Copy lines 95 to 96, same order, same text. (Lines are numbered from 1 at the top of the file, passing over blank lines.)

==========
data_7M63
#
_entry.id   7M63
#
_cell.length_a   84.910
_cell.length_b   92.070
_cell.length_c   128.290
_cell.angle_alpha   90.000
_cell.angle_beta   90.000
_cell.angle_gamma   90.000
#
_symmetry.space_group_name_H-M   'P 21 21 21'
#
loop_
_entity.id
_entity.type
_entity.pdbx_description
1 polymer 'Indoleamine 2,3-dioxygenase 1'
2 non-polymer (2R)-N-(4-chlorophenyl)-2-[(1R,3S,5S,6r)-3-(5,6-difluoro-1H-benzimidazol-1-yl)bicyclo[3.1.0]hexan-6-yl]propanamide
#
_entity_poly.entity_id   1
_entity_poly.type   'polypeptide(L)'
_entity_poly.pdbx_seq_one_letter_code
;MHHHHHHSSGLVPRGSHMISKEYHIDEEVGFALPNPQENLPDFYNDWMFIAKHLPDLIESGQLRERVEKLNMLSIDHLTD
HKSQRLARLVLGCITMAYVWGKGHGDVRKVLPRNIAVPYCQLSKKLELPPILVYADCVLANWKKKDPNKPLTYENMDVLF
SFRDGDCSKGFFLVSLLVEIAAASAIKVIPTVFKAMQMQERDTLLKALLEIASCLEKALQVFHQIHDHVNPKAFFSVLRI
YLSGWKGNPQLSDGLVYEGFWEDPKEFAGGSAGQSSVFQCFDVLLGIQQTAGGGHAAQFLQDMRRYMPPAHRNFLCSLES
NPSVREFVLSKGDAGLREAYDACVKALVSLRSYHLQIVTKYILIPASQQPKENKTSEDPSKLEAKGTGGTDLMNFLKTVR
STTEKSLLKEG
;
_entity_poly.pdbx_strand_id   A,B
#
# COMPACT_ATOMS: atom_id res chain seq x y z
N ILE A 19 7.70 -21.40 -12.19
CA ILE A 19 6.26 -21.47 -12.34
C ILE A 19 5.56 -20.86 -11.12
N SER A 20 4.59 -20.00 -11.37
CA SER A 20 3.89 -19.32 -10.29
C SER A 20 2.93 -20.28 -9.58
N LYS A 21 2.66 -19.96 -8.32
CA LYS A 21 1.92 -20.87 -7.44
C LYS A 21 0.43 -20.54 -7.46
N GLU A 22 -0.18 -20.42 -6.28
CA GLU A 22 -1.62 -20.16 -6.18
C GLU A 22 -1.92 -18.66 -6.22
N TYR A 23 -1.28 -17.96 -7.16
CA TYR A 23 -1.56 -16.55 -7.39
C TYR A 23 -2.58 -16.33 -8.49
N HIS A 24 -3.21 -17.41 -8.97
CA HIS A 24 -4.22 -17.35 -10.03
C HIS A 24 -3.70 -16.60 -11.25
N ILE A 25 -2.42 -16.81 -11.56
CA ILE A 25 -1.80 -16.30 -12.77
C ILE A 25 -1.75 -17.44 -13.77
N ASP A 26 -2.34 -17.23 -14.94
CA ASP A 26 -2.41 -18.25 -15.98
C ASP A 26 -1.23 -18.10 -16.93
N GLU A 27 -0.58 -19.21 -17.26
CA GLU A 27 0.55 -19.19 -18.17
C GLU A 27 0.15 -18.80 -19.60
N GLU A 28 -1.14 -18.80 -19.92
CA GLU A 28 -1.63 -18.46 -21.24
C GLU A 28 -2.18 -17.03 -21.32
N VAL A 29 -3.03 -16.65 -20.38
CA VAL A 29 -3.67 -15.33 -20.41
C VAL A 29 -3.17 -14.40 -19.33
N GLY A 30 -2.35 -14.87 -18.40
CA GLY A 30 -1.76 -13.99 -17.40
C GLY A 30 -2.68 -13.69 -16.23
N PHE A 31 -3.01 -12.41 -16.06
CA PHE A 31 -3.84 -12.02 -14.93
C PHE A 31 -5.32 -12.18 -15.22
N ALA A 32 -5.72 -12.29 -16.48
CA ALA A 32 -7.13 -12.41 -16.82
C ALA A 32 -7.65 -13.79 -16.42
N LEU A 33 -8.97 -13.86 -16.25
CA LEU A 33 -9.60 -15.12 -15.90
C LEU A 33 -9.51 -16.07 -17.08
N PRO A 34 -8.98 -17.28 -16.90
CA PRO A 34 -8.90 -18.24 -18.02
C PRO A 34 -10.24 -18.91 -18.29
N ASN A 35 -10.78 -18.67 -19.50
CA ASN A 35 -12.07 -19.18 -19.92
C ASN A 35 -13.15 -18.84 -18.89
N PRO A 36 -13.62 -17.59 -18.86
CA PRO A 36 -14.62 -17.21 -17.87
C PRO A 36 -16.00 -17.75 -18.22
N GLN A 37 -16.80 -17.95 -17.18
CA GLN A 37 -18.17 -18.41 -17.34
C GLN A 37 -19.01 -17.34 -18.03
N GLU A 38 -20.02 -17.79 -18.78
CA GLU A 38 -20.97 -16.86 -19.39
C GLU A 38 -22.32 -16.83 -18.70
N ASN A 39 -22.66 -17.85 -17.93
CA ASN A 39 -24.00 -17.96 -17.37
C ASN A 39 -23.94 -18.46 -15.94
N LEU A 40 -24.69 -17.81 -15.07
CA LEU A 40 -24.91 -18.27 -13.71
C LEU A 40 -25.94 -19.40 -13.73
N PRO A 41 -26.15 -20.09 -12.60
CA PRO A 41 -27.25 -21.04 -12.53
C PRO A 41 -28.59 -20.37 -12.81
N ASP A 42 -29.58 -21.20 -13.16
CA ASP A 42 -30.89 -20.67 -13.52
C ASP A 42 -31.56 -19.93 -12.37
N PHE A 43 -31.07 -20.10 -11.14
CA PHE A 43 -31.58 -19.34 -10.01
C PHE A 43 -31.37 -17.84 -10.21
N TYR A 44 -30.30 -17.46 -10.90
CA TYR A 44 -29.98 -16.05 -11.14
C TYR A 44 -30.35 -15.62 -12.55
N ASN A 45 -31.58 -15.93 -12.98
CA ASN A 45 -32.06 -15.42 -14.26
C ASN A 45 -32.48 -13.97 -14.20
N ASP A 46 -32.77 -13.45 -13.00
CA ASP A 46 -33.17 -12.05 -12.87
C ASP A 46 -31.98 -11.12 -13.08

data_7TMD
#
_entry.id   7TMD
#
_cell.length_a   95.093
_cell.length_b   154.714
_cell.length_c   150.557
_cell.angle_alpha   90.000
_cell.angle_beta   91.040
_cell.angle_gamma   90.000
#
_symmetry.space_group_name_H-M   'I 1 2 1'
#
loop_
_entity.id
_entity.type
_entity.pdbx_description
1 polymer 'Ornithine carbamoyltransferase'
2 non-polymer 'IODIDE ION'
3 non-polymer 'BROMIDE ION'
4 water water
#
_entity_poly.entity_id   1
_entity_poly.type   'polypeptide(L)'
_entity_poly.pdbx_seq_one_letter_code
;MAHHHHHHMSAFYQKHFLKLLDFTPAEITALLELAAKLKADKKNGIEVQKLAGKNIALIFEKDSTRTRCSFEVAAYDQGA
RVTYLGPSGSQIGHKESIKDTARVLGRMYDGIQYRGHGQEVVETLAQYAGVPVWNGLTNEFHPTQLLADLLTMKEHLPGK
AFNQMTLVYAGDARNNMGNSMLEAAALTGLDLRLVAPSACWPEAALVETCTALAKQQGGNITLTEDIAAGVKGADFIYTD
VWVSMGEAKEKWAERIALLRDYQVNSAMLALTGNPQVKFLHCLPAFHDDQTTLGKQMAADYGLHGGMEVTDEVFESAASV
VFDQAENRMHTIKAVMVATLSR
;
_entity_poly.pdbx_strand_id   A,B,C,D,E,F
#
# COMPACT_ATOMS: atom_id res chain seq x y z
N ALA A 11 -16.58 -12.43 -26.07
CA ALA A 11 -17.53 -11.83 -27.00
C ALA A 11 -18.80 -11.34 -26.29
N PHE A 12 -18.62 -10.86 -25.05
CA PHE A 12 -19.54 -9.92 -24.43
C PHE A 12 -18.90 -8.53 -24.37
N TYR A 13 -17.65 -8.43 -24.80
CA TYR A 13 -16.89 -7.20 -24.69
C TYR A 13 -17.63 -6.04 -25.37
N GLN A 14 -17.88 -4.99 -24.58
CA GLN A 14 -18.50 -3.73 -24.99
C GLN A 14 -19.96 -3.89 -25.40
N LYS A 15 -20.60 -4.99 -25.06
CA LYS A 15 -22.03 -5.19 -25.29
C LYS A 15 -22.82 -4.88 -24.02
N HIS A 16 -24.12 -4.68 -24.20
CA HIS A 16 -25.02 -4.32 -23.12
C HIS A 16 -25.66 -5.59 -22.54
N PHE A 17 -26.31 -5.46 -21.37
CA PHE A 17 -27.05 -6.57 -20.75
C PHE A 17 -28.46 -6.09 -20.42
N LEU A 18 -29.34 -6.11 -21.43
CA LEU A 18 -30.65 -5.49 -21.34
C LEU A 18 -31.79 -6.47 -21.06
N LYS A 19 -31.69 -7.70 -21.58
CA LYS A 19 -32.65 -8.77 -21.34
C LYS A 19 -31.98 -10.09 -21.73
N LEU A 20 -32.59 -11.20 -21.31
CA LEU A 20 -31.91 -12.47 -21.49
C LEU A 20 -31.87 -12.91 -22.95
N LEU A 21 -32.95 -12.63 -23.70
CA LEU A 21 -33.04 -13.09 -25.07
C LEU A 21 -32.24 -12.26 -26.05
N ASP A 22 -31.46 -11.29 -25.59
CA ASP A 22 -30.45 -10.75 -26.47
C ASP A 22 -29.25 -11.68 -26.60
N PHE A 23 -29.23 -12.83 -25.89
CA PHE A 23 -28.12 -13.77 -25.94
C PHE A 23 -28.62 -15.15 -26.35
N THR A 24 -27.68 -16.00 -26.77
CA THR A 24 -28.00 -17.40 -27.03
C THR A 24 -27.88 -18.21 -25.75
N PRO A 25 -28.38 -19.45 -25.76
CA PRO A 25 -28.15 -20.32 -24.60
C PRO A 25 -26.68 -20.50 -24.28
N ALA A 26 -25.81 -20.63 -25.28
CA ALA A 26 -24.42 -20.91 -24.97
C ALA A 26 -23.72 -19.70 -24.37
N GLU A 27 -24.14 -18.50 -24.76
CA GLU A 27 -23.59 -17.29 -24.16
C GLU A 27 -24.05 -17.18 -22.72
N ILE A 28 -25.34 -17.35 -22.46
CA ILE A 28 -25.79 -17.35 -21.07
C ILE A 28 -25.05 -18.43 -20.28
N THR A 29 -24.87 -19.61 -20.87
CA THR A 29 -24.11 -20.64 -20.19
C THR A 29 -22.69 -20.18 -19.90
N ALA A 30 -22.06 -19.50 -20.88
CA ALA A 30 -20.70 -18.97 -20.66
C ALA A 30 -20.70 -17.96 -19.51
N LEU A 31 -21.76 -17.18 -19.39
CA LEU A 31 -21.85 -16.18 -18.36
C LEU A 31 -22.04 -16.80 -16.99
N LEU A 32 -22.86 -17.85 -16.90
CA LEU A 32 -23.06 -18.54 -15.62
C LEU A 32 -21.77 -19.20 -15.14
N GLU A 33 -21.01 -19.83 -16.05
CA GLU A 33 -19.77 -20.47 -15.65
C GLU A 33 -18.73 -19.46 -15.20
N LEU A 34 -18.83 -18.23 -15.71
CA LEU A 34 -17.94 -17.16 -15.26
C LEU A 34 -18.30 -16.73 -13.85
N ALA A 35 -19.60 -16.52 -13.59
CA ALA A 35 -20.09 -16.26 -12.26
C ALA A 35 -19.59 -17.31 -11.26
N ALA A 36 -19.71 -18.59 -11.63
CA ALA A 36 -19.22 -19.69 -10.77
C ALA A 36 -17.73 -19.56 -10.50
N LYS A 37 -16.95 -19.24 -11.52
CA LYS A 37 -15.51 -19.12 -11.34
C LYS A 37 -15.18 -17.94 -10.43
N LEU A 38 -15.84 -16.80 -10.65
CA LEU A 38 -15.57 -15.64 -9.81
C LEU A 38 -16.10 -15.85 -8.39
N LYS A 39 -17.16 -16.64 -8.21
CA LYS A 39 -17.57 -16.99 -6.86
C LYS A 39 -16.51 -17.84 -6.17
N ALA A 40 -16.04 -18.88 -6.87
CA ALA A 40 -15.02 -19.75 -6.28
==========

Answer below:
CA ASN A 39 -24.00 -17.96 -17.37
C ASN A 39 -23.94 -18.46 -15.94